Karen: “That’s a good one. Yeah, outside of restaurants and falafel shops in New York City, they usually have like two chairs to sit on while you eat your falafel – I like taking those chairs and walking a couple of blocks away with them.”
Asif: “What are you talking about now?”
Mischief. So give me a definition of punk.
Yes – any definition. I don’t care.
Karen: “It rhymes with a lot of things.”
That’s a good definition. I was hoping you’d say something like “mammoths.”
Asif: “You’re both insane.”
I moved to London because of The Slits.
More specifically, I moved to London because of a song on The Slits’ debut album, “Cut”, called “Shoplifting”. It sounded as though the four girl musicians were having such a great, great time – all the squeals and giggles of glee as they ran shrieking away from the besieged store. The bass looped, pounded, and panted in sympathy behind them, the guitar played all shrill discord and exclamation marks. The vocals were… dirty. “Ten quid for the lot/We paid FUCK ALL”, they boasted, out of breath. Never had I heard girls sound so natural and unafraid and mischievous, so comfortable with their own naughtiness. Never had I heard anyone, male or female, sound so free, so in love with the limitless possibilities of life.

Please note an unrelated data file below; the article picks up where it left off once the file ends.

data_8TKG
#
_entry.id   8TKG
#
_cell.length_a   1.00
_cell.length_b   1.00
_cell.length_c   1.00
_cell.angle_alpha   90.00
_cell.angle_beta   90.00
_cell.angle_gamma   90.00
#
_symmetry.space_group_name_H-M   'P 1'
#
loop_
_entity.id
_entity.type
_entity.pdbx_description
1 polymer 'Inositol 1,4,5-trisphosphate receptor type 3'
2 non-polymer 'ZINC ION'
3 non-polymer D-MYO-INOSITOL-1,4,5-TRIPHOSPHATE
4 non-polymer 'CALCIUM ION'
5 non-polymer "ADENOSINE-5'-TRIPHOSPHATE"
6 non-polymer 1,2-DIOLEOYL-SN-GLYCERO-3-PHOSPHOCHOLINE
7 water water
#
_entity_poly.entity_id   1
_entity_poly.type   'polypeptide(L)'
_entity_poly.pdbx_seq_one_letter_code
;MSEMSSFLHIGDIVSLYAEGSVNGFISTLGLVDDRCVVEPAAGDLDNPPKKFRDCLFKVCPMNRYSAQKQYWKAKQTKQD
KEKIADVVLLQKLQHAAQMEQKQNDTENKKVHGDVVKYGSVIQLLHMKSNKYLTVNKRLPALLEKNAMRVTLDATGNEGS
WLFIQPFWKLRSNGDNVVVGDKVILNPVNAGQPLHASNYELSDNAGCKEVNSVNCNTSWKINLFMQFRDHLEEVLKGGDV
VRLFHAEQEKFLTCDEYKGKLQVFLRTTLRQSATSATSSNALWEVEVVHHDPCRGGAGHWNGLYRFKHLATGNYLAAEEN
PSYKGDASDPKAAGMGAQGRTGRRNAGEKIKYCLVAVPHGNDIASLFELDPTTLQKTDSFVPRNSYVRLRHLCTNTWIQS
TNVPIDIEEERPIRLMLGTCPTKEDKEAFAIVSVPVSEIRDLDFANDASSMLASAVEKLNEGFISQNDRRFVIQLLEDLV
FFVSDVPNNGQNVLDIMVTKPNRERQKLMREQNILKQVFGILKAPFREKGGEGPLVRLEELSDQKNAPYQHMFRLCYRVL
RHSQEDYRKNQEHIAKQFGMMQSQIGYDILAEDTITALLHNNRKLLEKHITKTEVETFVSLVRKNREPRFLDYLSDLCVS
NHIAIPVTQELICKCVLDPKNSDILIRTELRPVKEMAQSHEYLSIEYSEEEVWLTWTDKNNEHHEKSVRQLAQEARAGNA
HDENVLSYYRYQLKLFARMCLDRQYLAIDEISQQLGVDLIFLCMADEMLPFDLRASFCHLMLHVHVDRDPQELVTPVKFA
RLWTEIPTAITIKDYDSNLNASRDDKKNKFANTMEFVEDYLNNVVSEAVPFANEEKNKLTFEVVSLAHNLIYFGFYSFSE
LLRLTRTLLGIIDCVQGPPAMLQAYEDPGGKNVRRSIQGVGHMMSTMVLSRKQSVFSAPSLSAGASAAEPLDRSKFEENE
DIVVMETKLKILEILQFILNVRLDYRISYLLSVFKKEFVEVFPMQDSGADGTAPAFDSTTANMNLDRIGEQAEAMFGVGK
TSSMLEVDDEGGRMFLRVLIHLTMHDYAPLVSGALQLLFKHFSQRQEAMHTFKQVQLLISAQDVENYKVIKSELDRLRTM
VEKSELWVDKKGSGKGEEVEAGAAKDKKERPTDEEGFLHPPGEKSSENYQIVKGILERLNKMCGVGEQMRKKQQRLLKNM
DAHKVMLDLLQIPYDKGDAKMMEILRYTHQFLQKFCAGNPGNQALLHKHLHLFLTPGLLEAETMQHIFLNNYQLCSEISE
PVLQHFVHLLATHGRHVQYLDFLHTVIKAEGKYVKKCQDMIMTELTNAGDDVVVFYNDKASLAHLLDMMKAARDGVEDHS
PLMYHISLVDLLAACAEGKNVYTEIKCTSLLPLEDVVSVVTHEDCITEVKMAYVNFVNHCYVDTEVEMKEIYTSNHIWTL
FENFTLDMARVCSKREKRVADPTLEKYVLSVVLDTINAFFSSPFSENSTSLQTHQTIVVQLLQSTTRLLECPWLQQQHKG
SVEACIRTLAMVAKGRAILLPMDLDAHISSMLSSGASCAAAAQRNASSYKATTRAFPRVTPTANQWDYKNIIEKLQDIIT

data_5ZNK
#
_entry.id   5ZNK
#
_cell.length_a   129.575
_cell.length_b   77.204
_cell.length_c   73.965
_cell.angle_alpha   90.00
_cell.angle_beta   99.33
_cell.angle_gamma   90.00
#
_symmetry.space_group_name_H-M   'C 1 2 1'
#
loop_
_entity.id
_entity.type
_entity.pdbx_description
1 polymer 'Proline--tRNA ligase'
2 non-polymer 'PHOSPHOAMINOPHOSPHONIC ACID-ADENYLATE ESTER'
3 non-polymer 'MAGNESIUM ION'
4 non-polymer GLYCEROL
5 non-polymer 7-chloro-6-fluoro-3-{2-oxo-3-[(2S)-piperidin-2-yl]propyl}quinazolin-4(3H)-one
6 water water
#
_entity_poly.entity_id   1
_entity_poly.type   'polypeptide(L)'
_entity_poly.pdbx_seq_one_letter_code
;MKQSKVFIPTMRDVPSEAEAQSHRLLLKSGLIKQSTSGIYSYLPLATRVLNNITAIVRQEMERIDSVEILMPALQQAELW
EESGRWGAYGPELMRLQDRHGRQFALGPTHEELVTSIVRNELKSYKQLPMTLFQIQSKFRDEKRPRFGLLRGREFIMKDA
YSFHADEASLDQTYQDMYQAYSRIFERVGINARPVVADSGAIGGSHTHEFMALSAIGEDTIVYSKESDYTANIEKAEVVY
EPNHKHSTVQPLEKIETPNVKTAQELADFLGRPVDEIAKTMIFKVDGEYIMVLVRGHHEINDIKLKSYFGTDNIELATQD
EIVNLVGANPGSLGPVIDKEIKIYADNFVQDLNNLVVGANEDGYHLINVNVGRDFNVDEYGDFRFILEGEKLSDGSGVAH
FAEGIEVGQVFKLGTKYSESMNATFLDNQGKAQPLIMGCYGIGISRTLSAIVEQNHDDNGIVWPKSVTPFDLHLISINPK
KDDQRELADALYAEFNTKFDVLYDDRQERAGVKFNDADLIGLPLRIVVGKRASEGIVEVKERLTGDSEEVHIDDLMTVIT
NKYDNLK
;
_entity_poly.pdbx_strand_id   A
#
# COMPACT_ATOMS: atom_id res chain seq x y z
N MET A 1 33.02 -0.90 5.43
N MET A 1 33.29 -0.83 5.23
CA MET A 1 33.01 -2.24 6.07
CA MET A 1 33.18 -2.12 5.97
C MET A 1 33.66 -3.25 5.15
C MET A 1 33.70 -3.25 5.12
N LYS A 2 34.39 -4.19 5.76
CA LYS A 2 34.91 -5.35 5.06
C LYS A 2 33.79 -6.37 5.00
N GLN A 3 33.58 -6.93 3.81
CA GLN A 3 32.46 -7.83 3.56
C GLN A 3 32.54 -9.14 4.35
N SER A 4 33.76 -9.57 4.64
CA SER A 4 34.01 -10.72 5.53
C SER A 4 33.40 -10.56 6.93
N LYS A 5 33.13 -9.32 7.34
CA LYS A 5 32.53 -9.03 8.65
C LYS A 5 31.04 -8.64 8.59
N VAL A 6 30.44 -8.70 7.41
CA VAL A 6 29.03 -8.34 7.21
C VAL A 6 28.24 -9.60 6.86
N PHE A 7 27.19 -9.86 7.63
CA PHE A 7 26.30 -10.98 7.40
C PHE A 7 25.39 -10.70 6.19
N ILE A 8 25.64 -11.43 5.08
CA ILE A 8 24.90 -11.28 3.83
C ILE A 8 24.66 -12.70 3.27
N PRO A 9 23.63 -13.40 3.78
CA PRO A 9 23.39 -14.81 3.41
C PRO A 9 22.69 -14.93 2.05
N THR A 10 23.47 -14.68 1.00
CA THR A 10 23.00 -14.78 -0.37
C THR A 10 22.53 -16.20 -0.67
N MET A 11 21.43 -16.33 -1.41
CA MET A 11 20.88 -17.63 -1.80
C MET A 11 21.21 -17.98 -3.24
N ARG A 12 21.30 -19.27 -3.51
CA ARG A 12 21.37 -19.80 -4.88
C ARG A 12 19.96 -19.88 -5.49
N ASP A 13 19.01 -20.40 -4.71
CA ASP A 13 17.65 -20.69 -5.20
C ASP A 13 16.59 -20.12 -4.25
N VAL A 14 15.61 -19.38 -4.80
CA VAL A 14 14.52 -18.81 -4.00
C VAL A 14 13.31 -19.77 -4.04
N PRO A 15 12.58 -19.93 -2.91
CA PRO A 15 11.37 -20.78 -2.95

Sure, I used to steal from shops – but to me, it was more of a necessity. I could never afford the vinyl I craved. The risk usually outweighed the thrill and adrenaline rush. I was, to put it frankly, a wuss. The Slits sounded like anything but, as they moved unchecked through their West London streets. “Is this what the big city is like?” I wondered. “A place where girls like The Slits run rampant on the underground and down dark alleyways, a place where punk gigs happen in dark, dub-heavy Ladbroke Grove clubs – playing music like that created by ‘Cut’ producer Dennis Bovell – not in a fucking Chelmsford community centre?” Listening to “Shoplifting” made me want in, so bad.
(Excerpt from a review of “Cut” by The Slits, taken from www.dominorecordco.com)
Most people get really serious on my arse. I interviewed The Spice Girls and they tried to prove how intelligent they were. They didn’t manage it very well. Posh Spice is the thickest person ever and she’s got terrible skin and horrible teeth. So what do you aim to do with your music? Why are you in a band? What are you doing? Why are you here?
Karen: “I like being in a band because I was a kid in a band… not in a band… I was a kid. When I was a kid, I’d go to see bands…”
You like being in a band because you weren’t in a band? Why don’t you go back to not being in a band again and you might like it even more. You know what I was doing last night? I was in the Mercury Rev dressing room, going up to them and yelling in their ears, “How do we like our thrills? Cheap!”
“How do we like our gratification? Instant!”
Karen: “Yeah, exactly, that’s what I’m saying.”